Your flight has been delayed, and a disturbingly calm voice of a flight attendant cracks over the intercom, alluding to a minor problem. Could it be the weather? Is it a late passenger? Worse, is there a mechanical failure?
Feeling nervous would be an understatement.
You can always spot a nervous flyer. It might be the one who perspires, jitters or grabs on to their hand-rests the entire duration of the flight. It also might be the one that asks for two bottles of red wine, even before the first food service.
In an effort to assist thousands of flyers in conquering their fears of flying, a new book based on British Airways’ course that helps nervous flyers will be launched on March 7.
The book, co-written by British Airways’ pilot Captain Steve Allright, takes information from the airline’s one-day Flying with Confidence course which has helped more than 45,000 people over the past 25 years.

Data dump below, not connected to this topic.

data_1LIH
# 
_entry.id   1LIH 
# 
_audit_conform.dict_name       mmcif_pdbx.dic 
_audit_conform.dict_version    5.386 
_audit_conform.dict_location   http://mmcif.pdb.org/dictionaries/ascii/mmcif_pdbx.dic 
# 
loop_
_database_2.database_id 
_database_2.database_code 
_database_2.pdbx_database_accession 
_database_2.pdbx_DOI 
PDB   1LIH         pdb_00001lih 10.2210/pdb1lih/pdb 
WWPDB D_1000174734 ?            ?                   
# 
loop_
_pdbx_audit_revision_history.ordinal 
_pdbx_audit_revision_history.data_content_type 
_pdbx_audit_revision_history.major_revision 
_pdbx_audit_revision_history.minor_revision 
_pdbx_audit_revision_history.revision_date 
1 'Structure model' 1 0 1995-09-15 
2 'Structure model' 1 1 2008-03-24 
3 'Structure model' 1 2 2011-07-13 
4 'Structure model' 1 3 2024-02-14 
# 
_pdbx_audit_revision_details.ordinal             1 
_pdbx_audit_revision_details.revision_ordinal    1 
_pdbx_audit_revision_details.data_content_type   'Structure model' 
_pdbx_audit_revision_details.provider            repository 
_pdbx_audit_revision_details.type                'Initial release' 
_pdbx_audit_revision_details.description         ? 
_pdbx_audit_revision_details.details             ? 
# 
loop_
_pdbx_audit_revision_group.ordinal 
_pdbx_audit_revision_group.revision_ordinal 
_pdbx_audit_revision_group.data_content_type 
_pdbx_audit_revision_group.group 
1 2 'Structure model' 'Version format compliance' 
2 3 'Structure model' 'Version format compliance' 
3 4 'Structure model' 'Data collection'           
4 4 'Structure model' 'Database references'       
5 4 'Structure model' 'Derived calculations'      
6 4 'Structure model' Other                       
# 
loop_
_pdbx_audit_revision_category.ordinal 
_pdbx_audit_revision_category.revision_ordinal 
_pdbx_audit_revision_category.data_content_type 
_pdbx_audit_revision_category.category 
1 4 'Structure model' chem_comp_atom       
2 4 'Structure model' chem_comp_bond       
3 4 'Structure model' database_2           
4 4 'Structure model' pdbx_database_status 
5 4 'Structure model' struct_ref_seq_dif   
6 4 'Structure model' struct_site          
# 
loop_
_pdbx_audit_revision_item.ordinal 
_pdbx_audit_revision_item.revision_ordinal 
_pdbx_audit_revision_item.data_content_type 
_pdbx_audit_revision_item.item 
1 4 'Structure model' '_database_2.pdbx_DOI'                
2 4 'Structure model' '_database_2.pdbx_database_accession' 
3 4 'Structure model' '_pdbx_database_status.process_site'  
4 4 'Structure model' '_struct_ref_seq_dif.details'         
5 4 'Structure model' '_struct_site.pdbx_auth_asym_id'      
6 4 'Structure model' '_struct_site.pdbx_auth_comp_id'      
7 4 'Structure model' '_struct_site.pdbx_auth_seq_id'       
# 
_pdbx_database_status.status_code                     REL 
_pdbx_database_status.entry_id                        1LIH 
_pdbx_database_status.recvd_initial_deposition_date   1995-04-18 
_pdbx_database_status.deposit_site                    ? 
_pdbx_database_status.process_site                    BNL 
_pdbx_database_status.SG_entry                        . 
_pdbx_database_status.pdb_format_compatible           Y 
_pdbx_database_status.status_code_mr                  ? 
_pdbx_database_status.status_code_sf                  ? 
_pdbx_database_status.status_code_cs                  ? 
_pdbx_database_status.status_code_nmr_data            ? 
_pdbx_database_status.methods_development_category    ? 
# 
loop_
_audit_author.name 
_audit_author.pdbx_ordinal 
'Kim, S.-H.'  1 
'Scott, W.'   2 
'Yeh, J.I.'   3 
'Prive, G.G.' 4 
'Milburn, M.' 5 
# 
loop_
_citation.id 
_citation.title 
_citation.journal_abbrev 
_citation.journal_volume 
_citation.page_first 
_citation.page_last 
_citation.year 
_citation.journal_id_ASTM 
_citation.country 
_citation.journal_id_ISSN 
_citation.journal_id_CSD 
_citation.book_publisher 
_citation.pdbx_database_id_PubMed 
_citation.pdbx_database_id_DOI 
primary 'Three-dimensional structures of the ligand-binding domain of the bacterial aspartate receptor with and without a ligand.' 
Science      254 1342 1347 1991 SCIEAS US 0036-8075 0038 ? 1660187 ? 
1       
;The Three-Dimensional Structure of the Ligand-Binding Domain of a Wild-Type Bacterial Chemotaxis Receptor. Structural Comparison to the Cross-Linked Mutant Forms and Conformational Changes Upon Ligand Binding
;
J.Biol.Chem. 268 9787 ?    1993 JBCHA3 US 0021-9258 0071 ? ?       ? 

The book, tackles a number of areas of flying including how an aircraft operates, turbulence and gives advice from clinical psychologists including relaxation techniques.
Here are 10 must-know tips from British Airways’ Captain Allright:
1) Remember that turbulence is uncomfortable but not dangerous. It is a perfectly normal part of flying caused by nature.
2) Learn to control your breathing. When you feel anxious, hold your breath, then take a long deep breath in, followed by a long deep breath out. Continue long deep breathing.
3) Combine the deep breath in with a muscle contraction. Clenching your buttocks is most effective, as it overrides other nervous signals going up and down your spinal chord.
4) Aircraft like to be in the air. They are designed to be in the air. Pilots and cabin crew like to be in the air also, it is a very normal, safe environment for them to be in.
5) Understand lift. The wings enable aircraft to fly, not the engines. A commercial aircraft flying at 30,000ft can glide for 100 miles even if all the engines fail.